Whereas I suppose Putin has found much of this genuinely amusing up to now, this indictment changes things. The individuals named are in Russia and so unlikely to be arrested, but the intent is there. Putin has often accused foreigners working for NGOs in Russia of interfering in politics, shutting down various organisations in the process. He was rightly criticised for this, but it’s hard to see why Russians should tolerate Americans doing political work in Russia if Americans believe disparaging Hillary Clinton on Facebook is an offence worthy of FBI indictment. If Putin chooses to do so he could start making life very difficult for Americans in Russia now, and the American government wouldn’t have a damned leg to stand on. Those who may find themselves languishing in an icy cell on dubious charges of political subversion can thank Hillary Clinton, her insatiable ego, and her thoroughly corrupt supporters for their predicament.


Russian Rifle Raid Reveals Ravenous Reptile, Reds Responsible

Via JuliaM, this story from Russia:

Russian police searching for illegal weapons in a St Petersburg house faced a scaly surprise in the basement: a two-metre (6.5ft) Nile crocodile.

Where the hell did they get it from in the first place? I’ve been to Saint Petersburg, and one thing you don’t see among those strange creatures basking in the mud along the Neva river or the fountains at Peterhof are Nile crocodiles.

Police said the reptile did not cause any injuries – but now they must find a new home for it. Russian media say the house is used by a nationalist group.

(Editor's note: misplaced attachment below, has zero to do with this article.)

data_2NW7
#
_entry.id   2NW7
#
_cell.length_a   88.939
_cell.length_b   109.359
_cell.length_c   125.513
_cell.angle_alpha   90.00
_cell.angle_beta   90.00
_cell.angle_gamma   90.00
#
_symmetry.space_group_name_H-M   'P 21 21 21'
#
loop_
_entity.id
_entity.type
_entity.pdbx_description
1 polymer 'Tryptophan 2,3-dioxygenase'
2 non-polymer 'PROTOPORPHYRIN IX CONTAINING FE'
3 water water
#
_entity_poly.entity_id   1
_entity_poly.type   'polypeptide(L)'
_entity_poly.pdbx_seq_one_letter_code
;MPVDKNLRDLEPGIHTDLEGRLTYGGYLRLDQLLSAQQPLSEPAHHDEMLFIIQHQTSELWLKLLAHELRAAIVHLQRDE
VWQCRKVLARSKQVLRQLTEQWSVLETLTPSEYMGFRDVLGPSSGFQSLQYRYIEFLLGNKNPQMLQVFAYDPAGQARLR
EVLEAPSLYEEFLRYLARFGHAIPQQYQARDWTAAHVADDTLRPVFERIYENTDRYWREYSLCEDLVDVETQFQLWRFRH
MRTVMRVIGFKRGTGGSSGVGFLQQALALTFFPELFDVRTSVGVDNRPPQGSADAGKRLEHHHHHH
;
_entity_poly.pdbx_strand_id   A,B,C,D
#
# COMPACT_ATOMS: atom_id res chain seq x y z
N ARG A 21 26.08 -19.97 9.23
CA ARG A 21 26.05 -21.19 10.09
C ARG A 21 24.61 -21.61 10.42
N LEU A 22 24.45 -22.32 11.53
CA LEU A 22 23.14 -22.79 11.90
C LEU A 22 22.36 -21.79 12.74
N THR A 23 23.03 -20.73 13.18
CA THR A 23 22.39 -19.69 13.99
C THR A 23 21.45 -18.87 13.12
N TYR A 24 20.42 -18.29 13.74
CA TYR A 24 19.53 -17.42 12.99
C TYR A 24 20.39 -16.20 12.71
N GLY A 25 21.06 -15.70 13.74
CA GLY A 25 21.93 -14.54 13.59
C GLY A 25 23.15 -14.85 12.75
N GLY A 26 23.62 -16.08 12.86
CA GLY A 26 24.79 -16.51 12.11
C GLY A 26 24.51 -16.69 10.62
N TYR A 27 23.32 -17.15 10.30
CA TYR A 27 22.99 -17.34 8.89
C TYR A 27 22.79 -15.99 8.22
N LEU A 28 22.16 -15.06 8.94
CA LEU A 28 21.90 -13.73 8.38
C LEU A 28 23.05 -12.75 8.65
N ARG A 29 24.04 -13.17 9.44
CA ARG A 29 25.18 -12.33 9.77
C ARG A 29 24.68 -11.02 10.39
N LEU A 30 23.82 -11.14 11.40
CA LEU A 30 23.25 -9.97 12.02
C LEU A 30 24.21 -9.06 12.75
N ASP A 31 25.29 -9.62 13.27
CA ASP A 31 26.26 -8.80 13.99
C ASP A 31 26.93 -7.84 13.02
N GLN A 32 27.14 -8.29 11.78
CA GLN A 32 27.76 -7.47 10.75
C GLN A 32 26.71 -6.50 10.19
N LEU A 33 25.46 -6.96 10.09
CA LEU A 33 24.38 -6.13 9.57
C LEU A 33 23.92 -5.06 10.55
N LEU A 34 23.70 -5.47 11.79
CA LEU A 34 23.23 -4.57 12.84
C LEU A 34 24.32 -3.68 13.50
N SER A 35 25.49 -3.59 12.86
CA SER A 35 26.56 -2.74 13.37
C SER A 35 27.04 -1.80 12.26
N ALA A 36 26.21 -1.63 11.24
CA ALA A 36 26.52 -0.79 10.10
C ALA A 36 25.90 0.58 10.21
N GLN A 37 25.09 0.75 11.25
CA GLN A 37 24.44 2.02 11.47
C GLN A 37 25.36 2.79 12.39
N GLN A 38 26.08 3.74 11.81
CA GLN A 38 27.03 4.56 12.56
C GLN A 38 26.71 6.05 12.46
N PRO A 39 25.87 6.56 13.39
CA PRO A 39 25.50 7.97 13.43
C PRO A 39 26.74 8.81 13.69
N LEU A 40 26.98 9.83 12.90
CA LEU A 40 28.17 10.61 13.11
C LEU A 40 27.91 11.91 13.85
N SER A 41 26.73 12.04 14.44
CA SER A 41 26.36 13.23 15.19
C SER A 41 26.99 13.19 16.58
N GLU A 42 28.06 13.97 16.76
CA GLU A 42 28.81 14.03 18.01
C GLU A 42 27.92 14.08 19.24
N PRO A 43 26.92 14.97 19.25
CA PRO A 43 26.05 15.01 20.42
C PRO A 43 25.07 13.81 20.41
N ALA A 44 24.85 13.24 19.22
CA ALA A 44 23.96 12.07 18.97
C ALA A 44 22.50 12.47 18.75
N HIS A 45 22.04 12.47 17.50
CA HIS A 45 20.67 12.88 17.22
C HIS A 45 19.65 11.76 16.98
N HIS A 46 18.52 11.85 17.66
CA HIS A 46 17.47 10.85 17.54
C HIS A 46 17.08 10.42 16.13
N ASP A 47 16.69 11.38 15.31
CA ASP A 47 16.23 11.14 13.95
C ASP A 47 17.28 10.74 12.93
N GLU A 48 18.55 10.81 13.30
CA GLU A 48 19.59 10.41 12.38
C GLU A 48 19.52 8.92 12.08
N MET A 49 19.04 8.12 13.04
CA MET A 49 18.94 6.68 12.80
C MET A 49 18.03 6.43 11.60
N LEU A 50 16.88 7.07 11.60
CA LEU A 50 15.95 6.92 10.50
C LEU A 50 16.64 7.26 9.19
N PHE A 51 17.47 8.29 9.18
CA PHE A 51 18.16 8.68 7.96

With a penchant for Lacoste?

A stockpile of illegal arms was found in the raid, in the city’s Peterhof suburb, RIA Novosti news reports.

It included explosive devices and copies of Kalashnikov assault rifles.

A 40-year-old man arrested in November is suspected of illegal possession of weapons.

I admit this is some way outside my line of work, but I reckon if I was assembling illegal weapons in my basement I’d find the presence of a large crocodile somewhat distracting.

The St Petersburg news website Fontanka says the property houses a “patriotic youth militia” called Red Star (“Krasnaya Zvezda” in Russian).

Red Star doesn’t sound very nationalistic, does it? More Communist, I’d say.

The crocodile was living in a pool that had been dug into the concrete floor.

I want to know what it ate. Small children? Putin’s enemies? So many questions. It’s at times like this when I mourn the death of traditional journalism.

Leningrad Zoo says it has no extra space to take it in.

Aw. I expect it’ll remain in Saint Petersburg, albeit in the form of a handbag in the window of a shop on Nevskiy Prospekt.



From the BBC:

Britain’s armed forces risk falling behind Russia without more investment, the head of the Army will say.

General Sir Nick Carter will say the British Army’s ability to respond to threats “will be eroded if we don’t keep up with our adversaries”.